shutoff


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shut·off

 (shŭt′ôf′, -ŏf′)
n.
1. A device that shuts something off.
2. A stoppage; a cessation.

shut•off

(ˈʃʌtˌɔf, -ˌɒf)

n.
1. an object or device that shuts something off.
2. an interruption; stoppage.
[1865–70]
Translations

shutoff

[ˈʃʌtɒf] Ninterruptor m
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References in periodicals archive ?
The PEEK-equipped valves have also achieved an ANSI class VI shutoff rating for tightness and sealability.
It is easy to determine if the shutoff has been triggered.
Other features include a built-in water gauge and an automatic shutoff feature, which immediately cuts the heat when the kettle's contents reach a rolling boil.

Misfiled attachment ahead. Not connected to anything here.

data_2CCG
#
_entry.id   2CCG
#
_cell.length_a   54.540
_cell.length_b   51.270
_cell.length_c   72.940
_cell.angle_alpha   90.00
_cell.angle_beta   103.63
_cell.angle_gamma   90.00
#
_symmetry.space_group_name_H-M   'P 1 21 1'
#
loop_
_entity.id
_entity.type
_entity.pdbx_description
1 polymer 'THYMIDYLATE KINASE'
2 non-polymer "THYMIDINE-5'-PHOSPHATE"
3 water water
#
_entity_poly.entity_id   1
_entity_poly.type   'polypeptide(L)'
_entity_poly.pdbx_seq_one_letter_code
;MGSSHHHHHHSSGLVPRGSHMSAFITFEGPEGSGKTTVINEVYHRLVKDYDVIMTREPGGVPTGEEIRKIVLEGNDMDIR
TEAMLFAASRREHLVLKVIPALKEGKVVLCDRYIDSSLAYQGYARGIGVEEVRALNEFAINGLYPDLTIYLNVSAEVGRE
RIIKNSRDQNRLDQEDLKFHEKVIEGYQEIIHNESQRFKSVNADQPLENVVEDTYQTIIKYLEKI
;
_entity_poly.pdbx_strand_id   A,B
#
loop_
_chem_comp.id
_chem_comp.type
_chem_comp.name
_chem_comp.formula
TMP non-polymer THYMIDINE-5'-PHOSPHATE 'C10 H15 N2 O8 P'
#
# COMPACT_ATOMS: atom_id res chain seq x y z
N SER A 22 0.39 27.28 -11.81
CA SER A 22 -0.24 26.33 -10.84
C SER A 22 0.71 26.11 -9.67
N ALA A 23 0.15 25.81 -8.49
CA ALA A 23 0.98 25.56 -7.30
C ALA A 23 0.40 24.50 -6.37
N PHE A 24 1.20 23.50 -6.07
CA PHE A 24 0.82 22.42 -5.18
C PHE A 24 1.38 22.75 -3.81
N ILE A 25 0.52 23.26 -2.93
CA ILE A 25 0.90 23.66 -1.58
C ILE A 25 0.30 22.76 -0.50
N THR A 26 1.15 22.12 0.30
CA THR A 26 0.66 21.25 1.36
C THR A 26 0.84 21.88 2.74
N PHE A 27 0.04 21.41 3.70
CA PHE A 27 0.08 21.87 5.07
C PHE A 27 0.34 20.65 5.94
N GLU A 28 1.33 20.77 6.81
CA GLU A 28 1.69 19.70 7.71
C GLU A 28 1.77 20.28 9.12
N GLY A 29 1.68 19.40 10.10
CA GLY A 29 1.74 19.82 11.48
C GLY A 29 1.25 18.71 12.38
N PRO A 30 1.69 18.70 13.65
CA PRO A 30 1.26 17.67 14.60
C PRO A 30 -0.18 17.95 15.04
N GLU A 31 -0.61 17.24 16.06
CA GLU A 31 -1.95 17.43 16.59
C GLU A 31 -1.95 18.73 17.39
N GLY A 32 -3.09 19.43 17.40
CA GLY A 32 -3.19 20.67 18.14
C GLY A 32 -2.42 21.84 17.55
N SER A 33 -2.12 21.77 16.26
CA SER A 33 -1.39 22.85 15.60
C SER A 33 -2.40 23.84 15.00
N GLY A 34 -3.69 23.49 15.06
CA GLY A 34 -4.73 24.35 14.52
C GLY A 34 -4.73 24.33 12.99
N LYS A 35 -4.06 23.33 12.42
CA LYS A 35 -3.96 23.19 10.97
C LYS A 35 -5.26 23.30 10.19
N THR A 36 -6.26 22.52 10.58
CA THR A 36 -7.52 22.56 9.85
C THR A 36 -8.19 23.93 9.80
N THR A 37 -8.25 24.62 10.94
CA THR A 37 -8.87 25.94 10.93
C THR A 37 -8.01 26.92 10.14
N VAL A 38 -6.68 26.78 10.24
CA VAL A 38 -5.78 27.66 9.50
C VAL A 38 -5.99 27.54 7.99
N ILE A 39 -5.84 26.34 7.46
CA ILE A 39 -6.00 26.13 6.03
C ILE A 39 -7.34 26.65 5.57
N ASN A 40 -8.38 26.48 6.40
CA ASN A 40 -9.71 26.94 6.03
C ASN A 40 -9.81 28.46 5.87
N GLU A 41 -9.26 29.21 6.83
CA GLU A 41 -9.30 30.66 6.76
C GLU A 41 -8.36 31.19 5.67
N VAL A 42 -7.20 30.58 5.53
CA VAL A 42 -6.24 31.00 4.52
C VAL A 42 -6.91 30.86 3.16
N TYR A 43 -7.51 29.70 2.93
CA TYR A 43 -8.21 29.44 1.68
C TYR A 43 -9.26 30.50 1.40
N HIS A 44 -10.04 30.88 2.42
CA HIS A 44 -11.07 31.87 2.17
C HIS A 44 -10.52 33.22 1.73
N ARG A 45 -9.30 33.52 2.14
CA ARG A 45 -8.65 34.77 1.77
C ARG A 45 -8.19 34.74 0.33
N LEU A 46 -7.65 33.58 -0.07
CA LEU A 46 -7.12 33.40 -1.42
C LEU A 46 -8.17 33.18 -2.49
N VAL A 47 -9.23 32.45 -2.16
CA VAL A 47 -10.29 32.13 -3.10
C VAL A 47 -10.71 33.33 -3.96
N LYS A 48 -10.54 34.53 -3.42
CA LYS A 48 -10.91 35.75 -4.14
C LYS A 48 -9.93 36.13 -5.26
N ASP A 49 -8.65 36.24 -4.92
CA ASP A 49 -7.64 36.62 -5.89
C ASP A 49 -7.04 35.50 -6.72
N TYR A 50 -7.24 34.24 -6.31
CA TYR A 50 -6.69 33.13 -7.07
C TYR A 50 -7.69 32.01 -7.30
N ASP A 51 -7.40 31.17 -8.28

If your shutoff valve is stuck open, you can often free it by loosening the packing nut slightly.
for other shutoff nozzles--as well as long-lasting, low-maintenance, and low-cost--$225 to $300, vs.
So, if your Bradley's engine or heater won't start, make the shutoff valves your first check.
The bushings on the P21 valve have an eccentric design, so that the seat disc clearance can be adjusted while maintaining an ANSI Class IV shutoff rating for tightness and sealability.
That's why there are water shutoff systems like the WaterCop control valve ($381).
Adjusting the spring pressure reduces interference with the injection process--that is, needle shutoff backpressure can be set from 220 to 350 bar (3190 to 5080 psi).
You'll never know when you'll need the fuel tanker's emergency fuel shutoff system.
The rubber check sleeve opens with as little as one inch of working pressure and seals drop-tight with backpressure, creating a unidirectional shutoff mechanism.